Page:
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(3rd LD) N.K. leader says missile launches were 'warning' against S. Korea-U.S. exercise

North Korea 11:44 August 07, 2019

(ATTN: ADDS unification ministry's comments in last 3 paras; CHANGES photos)
By Choi Soo-hyang and Oh Seok-min

SEOUL, Aug. 7 (Yonhap) -- North Korean leader Kim Jong-un said the communist nation tested new tactical guided missiles in the firing of two projectiles the previous day as a warning against the joint military exercise between South Korea and the United States.

On Tuesday, North Korea fired two projectiles believed to be short-range ballistic missiles into the East Sea, the fourth such launch in less than two weeks. From its southwestern county of Kwail, they flew about 450 kilometers across the northern part of the Korean Peninsula at a maximum altitude of 37 km before landing in the waters, according to South Korea's Joint Chiefs of Staff (JCS).

"Two tactical guided missiles launched at the operational airfield in the western area of the country flew across the sky over the capital area and the central inland region of the country to precisely hit the targeted islet in the East Sea," the Korean Central News Agency (KCNA) said.

North Korean leader Kim Jong-un (L) watches the launch of a new tactical guided missile on Aug. 6, 2019, in this photo released by the Korean Central News Agency the next day. North Korea fired two projectiles believed to be short-range ballistic missiles into the East Sea on Aug. 6, the fourth such launch in less than two weeks. (For Use Only in the Republic of Korea. No Redistribution) (Yonhap)

After watching the launches, Kim said its "military action would be an occasion to send an adequate warning to the joint military drill now under way," according to the KCNA.

The firings came a day after South Korea and the U.S. began their joint military exercise as scheduled, despite the North's strong complaint against the maneuvers with a series of missile launches. The North has long condemned the exercise as a rehearsal for invasion.

A spokesperson for North Korea's foreign ministry has also slammed the ongoing drill as a violation of peace agreements South Korea and the U.S. signed with the North and said Pyongyang could seek a "new road" if such "hostile military moves" continue.

This photo, released by the Korean Central News Agency on Aug. 7, 2019, shows a missile hitting a "targeted islet in the East Sea" the previous day. (For Use Only in the Republic of Korea. No Redistribution) (Yonhap)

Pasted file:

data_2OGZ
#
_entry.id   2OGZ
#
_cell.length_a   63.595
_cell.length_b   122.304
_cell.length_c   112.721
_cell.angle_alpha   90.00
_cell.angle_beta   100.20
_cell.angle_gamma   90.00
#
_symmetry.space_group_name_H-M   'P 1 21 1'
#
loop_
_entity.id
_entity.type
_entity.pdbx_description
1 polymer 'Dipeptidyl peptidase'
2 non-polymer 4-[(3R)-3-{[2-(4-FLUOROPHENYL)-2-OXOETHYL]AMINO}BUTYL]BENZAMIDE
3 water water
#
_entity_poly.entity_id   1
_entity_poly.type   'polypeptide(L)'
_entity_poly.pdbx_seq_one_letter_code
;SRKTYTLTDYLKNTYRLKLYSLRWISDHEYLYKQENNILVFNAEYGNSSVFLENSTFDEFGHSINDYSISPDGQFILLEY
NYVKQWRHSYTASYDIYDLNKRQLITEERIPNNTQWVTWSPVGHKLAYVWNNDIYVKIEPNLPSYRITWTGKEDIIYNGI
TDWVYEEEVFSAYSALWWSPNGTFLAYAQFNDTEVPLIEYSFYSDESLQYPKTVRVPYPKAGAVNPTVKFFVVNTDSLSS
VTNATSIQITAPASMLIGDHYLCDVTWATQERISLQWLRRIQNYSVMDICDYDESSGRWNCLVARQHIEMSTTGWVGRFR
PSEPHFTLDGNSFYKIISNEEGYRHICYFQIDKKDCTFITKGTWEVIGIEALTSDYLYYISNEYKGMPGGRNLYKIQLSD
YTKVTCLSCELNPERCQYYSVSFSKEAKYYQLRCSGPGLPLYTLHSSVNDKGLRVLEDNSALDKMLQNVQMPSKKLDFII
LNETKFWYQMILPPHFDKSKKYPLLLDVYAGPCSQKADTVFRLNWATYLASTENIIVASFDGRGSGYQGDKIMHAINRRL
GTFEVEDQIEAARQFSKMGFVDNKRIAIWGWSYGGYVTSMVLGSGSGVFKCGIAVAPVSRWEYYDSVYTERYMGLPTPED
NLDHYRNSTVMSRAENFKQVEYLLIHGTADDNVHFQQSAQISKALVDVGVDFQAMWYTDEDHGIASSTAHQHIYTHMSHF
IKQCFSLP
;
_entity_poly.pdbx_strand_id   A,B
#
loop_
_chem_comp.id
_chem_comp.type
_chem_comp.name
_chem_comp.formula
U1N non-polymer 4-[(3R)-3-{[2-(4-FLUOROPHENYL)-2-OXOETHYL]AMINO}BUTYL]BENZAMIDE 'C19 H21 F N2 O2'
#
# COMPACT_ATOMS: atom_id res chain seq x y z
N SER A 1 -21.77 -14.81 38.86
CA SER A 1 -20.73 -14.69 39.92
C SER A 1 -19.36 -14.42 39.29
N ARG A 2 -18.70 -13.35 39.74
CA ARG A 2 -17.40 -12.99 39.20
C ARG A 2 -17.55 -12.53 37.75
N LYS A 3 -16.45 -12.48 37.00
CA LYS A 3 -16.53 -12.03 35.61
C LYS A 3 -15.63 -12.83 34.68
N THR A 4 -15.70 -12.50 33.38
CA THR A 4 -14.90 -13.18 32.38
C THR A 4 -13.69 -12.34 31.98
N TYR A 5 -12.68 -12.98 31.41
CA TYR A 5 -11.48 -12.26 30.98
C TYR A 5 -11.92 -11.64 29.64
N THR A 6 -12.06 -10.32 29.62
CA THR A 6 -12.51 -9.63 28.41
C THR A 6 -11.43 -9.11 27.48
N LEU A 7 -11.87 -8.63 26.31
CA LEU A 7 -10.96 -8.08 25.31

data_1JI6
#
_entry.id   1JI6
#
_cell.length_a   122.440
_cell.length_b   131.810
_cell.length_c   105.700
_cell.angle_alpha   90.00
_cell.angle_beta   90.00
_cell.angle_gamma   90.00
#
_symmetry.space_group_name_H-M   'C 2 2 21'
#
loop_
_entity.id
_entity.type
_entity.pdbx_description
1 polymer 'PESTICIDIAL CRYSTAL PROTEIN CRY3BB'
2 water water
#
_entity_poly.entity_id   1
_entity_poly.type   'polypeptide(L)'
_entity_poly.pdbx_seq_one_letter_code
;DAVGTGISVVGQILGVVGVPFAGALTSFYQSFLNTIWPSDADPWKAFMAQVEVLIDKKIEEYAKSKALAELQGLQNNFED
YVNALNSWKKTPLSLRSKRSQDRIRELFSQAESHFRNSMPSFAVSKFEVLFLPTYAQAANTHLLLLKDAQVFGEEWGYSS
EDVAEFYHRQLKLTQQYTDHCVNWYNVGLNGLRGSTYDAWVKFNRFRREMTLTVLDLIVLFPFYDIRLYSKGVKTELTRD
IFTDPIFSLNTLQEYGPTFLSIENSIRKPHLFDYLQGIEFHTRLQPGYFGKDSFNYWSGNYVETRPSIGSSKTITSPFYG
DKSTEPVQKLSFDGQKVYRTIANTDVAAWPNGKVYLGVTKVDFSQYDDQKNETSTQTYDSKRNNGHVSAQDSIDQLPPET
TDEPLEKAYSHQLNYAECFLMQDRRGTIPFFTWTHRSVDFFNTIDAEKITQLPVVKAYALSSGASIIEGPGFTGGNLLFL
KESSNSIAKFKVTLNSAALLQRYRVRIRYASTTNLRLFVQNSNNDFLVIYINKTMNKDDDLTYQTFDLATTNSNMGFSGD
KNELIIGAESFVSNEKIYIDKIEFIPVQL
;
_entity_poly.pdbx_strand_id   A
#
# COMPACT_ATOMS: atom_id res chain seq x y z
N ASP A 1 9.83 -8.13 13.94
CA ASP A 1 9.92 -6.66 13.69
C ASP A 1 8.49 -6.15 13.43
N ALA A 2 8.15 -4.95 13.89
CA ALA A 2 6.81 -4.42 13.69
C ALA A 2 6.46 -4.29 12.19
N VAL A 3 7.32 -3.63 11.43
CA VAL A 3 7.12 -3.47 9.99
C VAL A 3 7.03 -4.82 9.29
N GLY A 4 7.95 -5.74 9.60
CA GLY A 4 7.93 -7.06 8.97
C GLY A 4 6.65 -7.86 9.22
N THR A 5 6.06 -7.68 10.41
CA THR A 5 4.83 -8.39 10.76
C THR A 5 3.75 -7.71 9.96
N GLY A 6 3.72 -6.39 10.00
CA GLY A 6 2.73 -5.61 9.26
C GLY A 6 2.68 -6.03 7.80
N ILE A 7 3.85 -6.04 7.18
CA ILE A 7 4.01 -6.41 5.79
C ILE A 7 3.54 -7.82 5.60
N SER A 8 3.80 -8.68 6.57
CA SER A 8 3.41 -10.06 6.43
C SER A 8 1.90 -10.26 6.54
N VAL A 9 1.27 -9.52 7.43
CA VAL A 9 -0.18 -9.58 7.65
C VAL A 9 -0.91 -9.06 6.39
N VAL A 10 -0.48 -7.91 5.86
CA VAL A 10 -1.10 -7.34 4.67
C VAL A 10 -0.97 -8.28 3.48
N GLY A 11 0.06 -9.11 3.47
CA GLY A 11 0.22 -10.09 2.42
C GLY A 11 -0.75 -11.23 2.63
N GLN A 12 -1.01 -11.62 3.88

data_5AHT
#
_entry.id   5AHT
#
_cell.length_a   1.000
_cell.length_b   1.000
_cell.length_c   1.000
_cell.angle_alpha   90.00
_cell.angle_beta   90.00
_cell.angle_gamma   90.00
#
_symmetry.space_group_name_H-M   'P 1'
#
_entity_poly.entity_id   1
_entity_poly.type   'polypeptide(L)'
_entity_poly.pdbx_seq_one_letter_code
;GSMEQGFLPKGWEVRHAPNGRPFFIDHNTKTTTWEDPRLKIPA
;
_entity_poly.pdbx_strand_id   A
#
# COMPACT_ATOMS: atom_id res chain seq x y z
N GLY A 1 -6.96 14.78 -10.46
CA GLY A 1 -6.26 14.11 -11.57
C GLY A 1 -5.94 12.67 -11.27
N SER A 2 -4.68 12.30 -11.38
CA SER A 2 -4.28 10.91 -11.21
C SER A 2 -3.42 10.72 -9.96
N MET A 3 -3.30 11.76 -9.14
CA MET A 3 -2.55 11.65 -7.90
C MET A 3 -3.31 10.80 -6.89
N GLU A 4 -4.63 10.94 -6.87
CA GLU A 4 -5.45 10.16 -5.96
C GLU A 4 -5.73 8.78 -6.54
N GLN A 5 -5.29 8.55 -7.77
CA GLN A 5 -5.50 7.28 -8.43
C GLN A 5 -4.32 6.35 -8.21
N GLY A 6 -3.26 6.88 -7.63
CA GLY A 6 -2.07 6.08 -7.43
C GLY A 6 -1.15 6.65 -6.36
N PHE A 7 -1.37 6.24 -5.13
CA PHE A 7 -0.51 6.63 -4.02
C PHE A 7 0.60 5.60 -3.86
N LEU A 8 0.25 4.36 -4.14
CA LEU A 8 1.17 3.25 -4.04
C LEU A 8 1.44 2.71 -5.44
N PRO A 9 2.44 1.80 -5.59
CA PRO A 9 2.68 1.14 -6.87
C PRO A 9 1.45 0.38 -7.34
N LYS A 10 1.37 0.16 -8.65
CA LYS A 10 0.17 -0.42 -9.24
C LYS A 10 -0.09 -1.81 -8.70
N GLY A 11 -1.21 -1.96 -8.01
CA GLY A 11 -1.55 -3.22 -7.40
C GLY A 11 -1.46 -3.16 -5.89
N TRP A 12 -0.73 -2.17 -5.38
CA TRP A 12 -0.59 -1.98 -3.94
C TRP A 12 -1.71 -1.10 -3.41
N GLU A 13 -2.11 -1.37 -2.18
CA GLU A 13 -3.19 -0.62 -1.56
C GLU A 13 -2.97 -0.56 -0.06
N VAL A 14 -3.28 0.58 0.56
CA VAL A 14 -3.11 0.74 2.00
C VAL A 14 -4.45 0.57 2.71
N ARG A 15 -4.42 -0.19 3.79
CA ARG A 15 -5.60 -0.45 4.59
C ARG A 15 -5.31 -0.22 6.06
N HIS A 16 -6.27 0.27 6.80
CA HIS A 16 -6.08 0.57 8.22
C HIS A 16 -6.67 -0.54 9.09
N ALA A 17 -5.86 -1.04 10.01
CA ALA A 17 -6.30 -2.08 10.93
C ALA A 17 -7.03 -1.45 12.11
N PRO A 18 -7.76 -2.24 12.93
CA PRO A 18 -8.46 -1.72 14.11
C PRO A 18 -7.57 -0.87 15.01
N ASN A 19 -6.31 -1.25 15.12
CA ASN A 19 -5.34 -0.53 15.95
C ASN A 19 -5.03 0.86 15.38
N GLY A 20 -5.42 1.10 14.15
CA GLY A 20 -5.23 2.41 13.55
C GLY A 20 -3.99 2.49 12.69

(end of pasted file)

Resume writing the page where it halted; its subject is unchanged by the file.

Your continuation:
According to the KCNA, the latest firing "clearly verified the reliability, security and actual war capacity of the new-type tactical guided weapon system."

Kim also took photos with officials who "successfully conducted the demonstration fire," the KCNA said, in a possible sign that the North has completed the development of the weapon it described as "new-type tactical guided missile."

South Korea and the U.S. intelligence authorities believe that the North tested its version of Russia's Iskander, the ground-based ballistic missile, codenamed KN-23, in all four recent launches conducted on July 25, July 31, Aug. 2 and Tuesday.

The same missile is also believed to have been tested in May's launches, officials said.

The photos released by the KCNA on Wednesday also show that the missile fired on Tuesday from a transporter erector launcher (TEL) bears outward similarities to that launched on July 25.

This photo, released by the Korean Central News Agency on Aug. 7, 2019, shows a missile being fired the previous day. (For Use Only in the Republic of Korea. No Redistribution) (Yonhap)

But North Korea has claimed that the launches on July 31 and Aug. 2 involved a new-type "large-caliber multiple launch guided rocket system."

While the three previous launches were carried out off the east coast, the latest one took place in its western region. North Korea's missile testing typically involves such changes in firing locations, according to experts.

South Korea's unification ministry called for the operation of an inter-Korean military committee that the two sides agreed to set up last year to discuss ways to reduce tensions and build trust.

"There is a need to seek practical ways, such as building military trust, to avoid unnecessary arms race and build a lasting peace regime on the Korean Peninsula," ministry spokesperson Lee Sang-min told a regular press briefing.

"In that regard, the inter-Korean joint military committee agreed under the Sept. 19 inter-Korean Comprehensive Military Agreement should be promptly operated," he said.

North Korean leader Kim Jong-un (C) holds hands with military officials after supervising the launch of new tactical guided missiles on Aug. 6, 2019, in this photo released by the Korean Central News Agency the next day. (For Use Only in the Republic of Korea. No Redistribution) (Yonhap)

scaaet@yna.co.kr
(END)

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